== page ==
new years resolutions

Michele Simionato mis6 at pitt.edu
Sun Jan 5 19:11:01 CET 2003


On Sat, 2003-01-04 at 11:05, Laura Creighton wrote:

> I don't think that dividing 'csc == software' and 'engineering ==
> hardware' is the best possible way to distinguish between them.  A
> more useful question, I believe, is 'do you hunger to build things, or
> just to think about them'?  (Some people do both about equally, of
> course.)  The distinction is important for people who are considering
> getting a degree in computer science.  Some of them do quite badly at
> it because what they want is a degree that will help them build the
> programs they dream of creating, and instead they are persuing a
> degree that will help them think about thoughts they have no interest
> in thinking. This is a very bad fit.

<snip>

>  my life would have run an awful lot easier if I had understood
>  when accepted to both Science and Engineering schools, that the fact
>  that I like building things was significant.  I suppose I was expected
>  to figure this one out for myself, but I didn't ...

Laura, are you saying that engineering types like building things more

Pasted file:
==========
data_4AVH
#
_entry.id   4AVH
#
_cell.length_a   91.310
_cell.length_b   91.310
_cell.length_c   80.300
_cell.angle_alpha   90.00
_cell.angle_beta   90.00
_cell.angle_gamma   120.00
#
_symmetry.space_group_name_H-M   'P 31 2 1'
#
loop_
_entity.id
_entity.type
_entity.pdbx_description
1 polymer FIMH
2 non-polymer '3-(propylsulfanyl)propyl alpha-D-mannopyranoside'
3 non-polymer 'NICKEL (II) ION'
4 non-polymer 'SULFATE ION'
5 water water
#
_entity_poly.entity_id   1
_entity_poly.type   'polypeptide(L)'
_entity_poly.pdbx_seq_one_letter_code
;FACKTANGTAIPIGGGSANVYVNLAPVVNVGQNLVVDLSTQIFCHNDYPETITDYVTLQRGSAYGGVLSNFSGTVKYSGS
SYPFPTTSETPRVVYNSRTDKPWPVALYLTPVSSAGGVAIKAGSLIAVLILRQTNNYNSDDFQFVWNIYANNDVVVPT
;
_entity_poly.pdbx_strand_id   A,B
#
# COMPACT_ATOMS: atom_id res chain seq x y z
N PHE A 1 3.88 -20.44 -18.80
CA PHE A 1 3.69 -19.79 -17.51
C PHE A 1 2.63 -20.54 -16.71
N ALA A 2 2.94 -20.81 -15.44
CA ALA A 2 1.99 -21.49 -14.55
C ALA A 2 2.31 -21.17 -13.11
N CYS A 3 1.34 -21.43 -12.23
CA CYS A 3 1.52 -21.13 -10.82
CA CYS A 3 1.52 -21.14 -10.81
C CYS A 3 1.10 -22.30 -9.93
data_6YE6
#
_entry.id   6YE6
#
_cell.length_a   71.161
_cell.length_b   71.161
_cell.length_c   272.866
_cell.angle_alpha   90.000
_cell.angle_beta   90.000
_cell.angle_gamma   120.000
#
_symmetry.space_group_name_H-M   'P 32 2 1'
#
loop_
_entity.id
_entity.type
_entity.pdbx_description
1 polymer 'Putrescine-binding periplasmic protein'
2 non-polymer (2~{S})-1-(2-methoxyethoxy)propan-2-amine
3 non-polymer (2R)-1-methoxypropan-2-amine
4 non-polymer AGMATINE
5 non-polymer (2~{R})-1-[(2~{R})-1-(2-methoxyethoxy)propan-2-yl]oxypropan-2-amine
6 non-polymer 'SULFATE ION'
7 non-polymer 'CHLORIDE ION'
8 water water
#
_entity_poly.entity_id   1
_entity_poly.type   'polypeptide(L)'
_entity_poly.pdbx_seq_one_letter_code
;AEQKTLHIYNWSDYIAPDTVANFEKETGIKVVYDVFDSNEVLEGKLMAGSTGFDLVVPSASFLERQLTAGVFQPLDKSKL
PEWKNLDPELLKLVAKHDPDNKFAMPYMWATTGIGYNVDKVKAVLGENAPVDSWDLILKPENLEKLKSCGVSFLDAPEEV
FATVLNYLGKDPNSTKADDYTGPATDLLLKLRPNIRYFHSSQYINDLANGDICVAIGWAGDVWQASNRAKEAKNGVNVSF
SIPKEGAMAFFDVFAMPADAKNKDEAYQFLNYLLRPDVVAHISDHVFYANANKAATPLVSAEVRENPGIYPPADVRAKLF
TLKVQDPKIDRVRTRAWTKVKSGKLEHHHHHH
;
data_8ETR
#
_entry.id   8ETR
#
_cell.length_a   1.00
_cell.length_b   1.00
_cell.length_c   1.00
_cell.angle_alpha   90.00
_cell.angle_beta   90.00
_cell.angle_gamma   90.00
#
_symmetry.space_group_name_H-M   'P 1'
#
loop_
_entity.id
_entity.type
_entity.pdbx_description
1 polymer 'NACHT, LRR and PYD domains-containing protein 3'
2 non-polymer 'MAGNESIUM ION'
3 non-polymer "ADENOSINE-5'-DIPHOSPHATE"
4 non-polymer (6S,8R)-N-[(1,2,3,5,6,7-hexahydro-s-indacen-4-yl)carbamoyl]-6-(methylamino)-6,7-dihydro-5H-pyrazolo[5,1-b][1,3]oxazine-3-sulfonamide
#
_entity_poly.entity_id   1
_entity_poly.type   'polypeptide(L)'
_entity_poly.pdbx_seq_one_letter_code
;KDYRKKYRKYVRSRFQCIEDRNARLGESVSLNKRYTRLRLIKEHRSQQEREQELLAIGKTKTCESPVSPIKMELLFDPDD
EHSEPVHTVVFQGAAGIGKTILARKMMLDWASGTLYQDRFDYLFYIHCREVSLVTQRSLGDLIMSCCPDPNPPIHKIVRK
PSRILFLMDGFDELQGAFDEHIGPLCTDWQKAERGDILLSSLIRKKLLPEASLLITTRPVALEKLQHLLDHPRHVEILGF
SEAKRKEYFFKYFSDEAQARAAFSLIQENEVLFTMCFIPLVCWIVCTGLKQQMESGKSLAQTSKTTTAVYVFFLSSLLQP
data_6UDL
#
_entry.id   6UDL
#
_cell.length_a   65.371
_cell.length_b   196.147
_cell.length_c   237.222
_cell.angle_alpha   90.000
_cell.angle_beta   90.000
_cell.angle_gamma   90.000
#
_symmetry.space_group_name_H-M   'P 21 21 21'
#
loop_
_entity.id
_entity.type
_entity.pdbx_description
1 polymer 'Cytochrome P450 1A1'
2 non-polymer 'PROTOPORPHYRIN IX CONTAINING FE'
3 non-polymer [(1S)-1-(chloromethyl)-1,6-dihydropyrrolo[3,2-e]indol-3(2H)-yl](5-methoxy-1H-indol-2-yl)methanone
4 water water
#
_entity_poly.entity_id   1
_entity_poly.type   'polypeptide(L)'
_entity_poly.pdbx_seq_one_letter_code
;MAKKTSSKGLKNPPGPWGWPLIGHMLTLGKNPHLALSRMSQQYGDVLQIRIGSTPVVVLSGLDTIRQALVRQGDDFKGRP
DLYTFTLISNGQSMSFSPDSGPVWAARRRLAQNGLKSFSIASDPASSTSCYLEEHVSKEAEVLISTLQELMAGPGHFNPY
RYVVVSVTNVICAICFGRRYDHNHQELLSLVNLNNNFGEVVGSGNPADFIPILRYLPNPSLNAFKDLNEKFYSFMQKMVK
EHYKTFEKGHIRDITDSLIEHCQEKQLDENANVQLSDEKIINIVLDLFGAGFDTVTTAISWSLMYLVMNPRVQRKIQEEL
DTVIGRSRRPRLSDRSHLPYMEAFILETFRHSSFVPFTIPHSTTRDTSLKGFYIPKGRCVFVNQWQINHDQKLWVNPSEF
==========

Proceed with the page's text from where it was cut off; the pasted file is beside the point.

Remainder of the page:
than CS types ? This sounds like a surprise to me. I mean, I don't know
about CS types since I never had a CS education, nevertheless I know
very well the academic type in Mathematics or Physics (I am part of this
"mala genia" :) and I think there is not such a big difference.

I did Physics because I like to build things. I did not choose engineering
because I had the impression (maybe wrong) that once you work in the industry,
as opposite to academy, you have to build ininteresting things or, in
other words, you have to solve boring problems. For me, a problem is boring 
when I know how to solve it. Since I don't like to build twice the same thing I
tried to avoid the industry until now and I have no problems with the academia
(except, of course in finding a permanent position :-/).

In my view the difference between CS types and engineering types is not 
if they like to build things or think about things (you would admit that
even an engineer can think about things ;-). The difference is if you like 
abstractions and out-of-the-world concepts or if you prefer *concrete* things.
If you are more concrete, you are more likely an engineering type, if you
are more theoretical, you are more likely a CS type.

Of course the notion of "concreteness" depends on your background and
experience. For instance, to me metaclasses are rather concrete and very 
little abstract, if I compare them with the conceptual tools I routinely
use. But I am sure for the average programmer they are a rather abstract 
concept.

Now, if I may ask a personal question, what you didn't like in science/academia ?




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